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Resolution of abnormal cardiac MRI T2 signal following immune suppression for cardiac sarcoidosis
  1. Elliott D Crouser,
  2. Emily Ruden,
  3. Mark W Julian,
  4. Subha V Raman
  1. Department of Internal Medicine, The Ohio State University, Columbus, Ohio, USA
  1. Correspondence to Dr Elliott D Crouser, Department of Internal Medicine, The Ohio State University, Columbus, OH 43210, USA; elliott.crouser{at}


Cardiac MR (CMR) with late gadolinium enhancement is commonly used to detect cardiac damage in the setting of cardiac sarcoidosis. The addition of T2 mapping to CMR was recently shown to enhance cardiac sarcoidosis detection and correlates with increased cardiac arrhythmia risk. This study was conducted to determine if CMR T2 abnormalities and related arrhythmias are reversible following immune suppression therapy. A retrospective study of subjects with cardiac sarcoidosis with abnormal T2 signal on baseline CMR and a follow-up CMR study at least 4 months later was conducted at The Ohio State University from 2011 to 2015. Immune suppression treated participants had a significant reduction in peak myocardial T2 value (70.0±5.5 vs 59.2±6.1 ms, pretreatment vs post-treatment; p=0.017), and 83% of immune suppression treated subjects had objective improvement in cardiac arrhythmias. Two subjects who had received inadequate immune suppression treatment experienced progression of cardiac sarcoidosis. This report indicates that abnormal CMR T2 signal represents an acute inflammatory manifestation of cardiac sarcoidosis that is potentially reversible with adequate immune suppression therapy.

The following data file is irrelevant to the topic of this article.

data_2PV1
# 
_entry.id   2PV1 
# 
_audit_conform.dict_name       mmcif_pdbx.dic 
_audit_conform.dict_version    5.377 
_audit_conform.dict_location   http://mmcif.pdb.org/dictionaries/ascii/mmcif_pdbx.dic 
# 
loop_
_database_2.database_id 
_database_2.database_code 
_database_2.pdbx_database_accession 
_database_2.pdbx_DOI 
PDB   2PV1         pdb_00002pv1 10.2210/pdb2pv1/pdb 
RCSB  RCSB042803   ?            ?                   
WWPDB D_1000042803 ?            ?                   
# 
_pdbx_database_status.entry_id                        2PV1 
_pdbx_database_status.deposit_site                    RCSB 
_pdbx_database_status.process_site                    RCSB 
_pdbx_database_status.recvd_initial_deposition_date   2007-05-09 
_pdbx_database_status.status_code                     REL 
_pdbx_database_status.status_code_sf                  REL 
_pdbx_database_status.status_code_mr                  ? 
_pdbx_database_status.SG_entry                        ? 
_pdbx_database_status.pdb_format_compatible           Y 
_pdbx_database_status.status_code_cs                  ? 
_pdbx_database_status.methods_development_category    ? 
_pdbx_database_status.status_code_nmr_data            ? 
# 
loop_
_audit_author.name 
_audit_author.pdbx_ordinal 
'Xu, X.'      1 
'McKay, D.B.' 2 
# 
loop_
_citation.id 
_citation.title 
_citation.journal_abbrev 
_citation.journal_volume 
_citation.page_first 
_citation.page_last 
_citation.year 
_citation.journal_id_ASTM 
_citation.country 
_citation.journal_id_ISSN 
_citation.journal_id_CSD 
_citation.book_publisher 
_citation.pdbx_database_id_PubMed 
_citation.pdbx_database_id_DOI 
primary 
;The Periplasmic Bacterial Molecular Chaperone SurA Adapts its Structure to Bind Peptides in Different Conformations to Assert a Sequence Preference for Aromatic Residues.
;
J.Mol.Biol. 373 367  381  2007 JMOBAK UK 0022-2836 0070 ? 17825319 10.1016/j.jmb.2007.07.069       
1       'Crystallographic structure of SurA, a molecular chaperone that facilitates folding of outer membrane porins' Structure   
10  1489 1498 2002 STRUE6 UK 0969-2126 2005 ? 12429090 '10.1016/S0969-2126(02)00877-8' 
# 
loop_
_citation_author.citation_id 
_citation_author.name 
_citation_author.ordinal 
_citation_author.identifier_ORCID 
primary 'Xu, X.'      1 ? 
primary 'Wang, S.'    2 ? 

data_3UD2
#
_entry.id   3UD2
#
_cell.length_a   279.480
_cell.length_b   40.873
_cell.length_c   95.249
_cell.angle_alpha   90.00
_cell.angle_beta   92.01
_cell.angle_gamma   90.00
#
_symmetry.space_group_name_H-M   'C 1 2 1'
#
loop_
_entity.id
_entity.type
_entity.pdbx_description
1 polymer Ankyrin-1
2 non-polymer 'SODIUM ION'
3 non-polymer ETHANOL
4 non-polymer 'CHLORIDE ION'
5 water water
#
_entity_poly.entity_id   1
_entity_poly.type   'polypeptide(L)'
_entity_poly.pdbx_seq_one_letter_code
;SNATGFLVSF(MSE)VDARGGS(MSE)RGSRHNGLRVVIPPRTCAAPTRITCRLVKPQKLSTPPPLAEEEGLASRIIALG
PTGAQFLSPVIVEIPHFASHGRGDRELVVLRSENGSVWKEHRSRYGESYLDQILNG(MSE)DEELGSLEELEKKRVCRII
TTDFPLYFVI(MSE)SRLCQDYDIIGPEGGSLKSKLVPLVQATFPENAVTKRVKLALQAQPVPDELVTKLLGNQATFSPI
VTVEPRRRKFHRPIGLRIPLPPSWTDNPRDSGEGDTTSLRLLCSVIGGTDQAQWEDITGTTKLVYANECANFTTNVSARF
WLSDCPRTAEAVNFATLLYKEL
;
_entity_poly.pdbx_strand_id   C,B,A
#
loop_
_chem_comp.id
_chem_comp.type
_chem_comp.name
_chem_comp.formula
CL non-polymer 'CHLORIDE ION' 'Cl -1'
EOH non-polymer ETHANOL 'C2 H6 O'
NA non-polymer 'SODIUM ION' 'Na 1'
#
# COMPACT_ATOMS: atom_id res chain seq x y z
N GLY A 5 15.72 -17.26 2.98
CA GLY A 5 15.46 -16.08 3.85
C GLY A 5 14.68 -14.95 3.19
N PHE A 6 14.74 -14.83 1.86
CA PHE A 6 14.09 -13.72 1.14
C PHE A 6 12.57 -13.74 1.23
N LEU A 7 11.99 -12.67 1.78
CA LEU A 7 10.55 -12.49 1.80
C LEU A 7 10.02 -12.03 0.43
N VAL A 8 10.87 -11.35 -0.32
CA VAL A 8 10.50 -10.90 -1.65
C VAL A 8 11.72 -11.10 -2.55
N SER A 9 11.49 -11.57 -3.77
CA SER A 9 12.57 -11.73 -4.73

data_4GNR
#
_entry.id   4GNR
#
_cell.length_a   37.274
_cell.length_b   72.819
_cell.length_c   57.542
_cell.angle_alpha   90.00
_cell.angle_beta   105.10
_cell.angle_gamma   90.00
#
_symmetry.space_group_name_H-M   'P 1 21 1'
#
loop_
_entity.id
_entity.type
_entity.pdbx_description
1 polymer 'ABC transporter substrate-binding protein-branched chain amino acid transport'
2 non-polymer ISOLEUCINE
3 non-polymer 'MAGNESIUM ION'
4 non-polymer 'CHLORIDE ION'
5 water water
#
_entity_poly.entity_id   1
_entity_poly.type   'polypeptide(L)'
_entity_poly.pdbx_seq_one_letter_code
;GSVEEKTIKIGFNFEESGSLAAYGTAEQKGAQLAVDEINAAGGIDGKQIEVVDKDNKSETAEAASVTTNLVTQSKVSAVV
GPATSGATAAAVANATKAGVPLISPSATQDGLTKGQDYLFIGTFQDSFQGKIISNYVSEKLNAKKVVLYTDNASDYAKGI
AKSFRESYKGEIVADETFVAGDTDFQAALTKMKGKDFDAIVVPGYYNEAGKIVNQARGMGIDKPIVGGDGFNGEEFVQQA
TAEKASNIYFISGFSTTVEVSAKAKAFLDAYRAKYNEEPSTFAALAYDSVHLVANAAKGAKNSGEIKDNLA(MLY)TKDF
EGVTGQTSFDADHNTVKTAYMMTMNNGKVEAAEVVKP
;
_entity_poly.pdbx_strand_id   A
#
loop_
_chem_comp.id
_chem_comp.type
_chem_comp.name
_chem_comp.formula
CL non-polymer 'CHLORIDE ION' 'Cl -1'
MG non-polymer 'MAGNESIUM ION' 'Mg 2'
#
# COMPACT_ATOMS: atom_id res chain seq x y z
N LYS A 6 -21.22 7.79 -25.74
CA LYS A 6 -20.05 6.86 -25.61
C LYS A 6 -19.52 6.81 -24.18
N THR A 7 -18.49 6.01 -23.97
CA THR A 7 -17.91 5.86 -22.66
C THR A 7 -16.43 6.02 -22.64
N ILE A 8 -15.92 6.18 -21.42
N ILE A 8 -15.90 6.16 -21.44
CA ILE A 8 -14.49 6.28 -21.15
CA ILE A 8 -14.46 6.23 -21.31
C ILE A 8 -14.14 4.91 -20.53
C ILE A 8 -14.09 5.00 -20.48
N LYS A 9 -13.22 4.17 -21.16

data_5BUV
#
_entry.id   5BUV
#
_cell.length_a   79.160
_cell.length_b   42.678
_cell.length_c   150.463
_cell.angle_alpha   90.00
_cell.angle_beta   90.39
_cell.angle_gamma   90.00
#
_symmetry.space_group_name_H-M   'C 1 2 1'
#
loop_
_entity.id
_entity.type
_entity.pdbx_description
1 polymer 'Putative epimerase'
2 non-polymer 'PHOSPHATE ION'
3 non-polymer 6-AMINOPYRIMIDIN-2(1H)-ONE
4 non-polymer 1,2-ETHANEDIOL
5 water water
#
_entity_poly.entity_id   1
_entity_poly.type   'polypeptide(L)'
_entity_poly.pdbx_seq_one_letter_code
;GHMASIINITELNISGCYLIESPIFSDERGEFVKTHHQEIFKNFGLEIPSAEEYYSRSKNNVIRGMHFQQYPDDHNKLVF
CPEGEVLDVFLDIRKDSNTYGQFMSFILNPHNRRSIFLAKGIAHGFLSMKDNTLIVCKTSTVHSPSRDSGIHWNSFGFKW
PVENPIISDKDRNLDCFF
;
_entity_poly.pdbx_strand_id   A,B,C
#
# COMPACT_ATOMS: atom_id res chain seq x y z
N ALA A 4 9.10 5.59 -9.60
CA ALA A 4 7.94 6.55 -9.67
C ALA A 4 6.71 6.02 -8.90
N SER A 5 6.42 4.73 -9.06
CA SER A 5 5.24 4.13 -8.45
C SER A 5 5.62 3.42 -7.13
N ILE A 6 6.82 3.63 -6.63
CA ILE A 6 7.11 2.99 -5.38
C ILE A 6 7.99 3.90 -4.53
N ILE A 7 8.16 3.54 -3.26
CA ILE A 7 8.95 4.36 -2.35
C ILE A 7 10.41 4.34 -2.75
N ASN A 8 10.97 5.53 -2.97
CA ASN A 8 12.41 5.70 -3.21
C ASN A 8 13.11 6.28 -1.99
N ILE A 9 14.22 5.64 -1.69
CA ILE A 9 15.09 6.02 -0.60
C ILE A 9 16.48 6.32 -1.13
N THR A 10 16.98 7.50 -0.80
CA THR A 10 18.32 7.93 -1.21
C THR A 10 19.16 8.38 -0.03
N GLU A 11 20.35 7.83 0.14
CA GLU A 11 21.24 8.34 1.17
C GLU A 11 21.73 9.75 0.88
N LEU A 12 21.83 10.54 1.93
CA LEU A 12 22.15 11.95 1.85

• Sarcoidosis
  • Cardiomyopathies
  • Immunosuppression
  • Arrhythmias, Cardiac
  • Magnetic Resonance Imaging

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